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The computer company was transferred an exemption for a Jefferson County area project from EBD Hydro

On Apple’s company web site, they make a point of touting their desire to progress toward 100 percent renewable energy.

“Our goal is to power every facility at Apple entirely with solar, wind, hydro, and geothermal,” the site reads. “So, we’re investing in our own onsite energy production, establishing relationships with suppliers to procure renewable energy off the grid and reducing our energy needs as our employee base grows.”

It seems the computer giant took another possible step in that direction recently when they transferred an exemption from licensing for a 45-mile hydroelectric project from EBD Hydro.

According a notice published in the Federal Register on April 4, “The project will be located in the concrete drop structure of the North Unit Irrigation District’s main irrigation canal in Jefferson County.”

The Bulletin reported that the project, as originally envisioned by EBD Hydro, would divert water out of the canal for approximately half a mile before running it through a hydroelectric turbine and discharging it back into the canal. The company estimated it would generate 3 to 3.5 megawatts of electricity, enough to power as many as 2,450 homes.

Attempts to reach Apple for comment on the project were not successful by press deadline.

The move on the hydro project is the latest by Apple in a string of actions that will impact power infrastructure in the Central Oregon, and particularly Crook County, area.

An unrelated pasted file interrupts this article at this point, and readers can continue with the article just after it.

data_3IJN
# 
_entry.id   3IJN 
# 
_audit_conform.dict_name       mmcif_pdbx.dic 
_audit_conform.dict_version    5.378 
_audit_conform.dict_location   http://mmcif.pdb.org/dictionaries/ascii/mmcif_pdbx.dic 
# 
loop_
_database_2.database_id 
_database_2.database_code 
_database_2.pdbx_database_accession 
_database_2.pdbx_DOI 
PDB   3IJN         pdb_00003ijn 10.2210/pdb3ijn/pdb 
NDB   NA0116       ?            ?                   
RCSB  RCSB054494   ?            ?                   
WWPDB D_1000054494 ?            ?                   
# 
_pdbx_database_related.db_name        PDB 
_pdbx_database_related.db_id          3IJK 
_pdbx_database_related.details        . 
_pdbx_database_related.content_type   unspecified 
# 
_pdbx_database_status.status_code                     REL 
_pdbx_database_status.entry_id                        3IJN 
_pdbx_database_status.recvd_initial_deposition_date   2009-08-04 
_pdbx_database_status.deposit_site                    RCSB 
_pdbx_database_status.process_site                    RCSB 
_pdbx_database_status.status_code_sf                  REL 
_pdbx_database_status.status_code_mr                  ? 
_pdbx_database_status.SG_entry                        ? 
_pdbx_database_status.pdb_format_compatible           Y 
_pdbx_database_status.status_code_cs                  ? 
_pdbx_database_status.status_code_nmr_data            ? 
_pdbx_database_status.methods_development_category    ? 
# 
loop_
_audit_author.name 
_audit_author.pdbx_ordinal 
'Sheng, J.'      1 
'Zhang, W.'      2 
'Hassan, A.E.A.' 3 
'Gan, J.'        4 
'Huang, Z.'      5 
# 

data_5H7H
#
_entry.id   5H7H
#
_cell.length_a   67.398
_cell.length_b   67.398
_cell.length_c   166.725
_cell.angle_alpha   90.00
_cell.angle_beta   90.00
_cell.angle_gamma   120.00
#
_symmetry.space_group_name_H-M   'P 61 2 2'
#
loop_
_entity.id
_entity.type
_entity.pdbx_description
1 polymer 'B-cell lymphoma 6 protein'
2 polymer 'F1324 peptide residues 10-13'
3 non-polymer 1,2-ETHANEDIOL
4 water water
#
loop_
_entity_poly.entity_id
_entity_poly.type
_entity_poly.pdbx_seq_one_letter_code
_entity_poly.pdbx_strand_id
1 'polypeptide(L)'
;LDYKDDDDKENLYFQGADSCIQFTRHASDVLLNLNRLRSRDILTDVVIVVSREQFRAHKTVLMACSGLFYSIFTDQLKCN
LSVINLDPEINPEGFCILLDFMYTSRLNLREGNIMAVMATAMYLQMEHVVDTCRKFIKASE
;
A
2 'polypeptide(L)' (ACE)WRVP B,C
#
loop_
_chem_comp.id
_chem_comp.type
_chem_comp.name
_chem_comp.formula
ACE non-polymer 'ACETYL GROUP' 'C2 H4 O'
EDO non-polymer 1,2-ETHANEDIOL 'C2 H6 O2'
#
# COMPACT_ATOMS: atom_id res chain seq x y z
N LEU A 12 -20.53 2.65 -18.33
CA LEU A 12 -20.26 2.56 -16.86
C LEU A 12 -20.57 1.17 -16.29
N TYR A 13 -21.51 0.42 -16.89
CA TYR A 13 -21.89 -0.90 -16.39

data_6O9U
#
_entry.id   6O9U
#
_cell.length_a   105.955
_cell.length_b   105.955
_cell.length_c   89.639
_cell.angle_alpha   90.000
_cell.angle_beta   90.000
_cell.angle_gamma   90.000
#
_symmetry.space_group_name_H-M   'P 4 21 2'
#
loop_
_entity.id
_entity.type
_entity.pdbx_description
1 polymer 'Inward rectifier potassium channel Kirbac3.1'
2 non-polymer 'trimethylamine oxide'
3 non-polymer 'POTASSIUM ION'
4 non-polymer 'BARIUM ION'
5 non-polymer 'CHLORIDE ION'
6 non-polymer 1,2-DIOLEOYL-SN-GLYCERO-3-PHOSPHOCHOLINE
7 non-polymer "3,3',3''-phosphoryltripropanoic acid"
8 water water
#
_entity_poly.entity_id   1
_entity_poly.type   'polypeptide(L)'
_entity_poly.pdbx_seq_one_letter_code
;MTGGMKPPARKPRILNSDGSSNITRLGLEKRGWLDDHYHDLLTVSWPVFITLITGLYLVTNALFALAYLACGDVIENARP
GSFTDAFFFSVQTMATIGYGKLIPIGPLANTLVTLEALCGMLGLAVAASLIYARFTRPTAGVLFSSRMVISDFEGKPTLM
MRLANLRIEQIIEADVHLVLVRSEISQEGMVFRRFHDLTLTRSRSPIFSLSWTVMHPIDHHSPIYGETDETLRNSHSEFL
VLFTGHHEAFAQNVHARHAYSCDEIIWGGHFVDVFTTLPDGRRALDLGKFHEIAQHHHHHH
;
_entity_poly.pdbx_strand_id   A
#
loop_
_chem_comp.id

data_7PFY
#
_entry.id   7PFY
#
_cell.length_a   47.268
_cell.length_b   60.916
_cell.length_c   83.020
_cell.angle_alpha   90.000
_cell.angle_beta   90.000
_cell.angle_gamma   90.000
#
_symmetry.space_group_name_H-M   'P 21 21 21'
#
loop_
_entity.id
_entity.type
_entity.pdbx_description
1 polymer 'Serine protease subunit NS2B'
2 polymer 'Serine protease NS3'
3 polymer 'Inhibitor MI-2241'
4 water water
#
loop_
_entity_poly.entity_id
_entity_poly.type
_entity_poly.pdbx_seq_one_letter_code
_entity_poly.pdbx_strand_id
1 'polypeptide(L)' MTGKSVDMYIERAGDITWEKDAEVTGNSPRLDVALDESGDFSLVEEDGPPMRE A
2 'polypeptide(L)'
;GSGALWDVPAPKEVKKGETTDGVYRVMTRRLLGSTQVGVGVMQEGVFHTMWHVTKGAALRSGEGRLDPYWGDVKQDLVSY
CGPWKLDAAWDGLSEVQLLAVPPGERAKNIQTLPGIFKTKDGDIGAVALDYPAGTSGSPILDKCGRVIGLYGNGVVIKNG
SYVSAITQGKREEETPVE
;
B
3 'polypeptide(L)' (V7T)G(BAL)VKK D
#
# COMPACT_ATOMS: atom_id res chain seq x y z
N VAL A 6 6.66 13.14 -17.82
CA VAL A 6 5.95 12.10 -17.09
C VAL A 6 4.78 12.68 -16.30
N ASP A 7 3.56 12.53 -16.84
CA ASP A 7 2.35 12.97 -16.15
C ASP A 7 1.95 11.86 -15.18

For the past few months, the company has financed construction on some considerable water system upgrades for the City of Prineville. Once completed, the city will gain two new wells, a mile of new water lines, and a 1 million-gallon water storage tank near the western boundary of the city limits. In return for Apple’s investment, as new customers join the city water system, the city will reimburse the company with the system development charges generated.

The primary goal for Apple was to improve water system redundancy.

“They have to know that they are always going to have water available to them,” said city engineer Eric Klann.

So far, the construction on the mile of water lines is complete. Meanwhile, work continues on the two new wells and holding tank.

“The smaller well is going to be done within weeks,” Klann said. “It is pretty much ready to go. The large 1,000-gallon-per-minute well, it has been drilled, the screen is installed, and next week we will be test-pumping it. We will test it for seven days, where we just run it as hard as we can, stressing the aquifer to see what the capacity is.”

The well should be operational by the end of June, Klann said, and construction on the storage tank will conclude in July.

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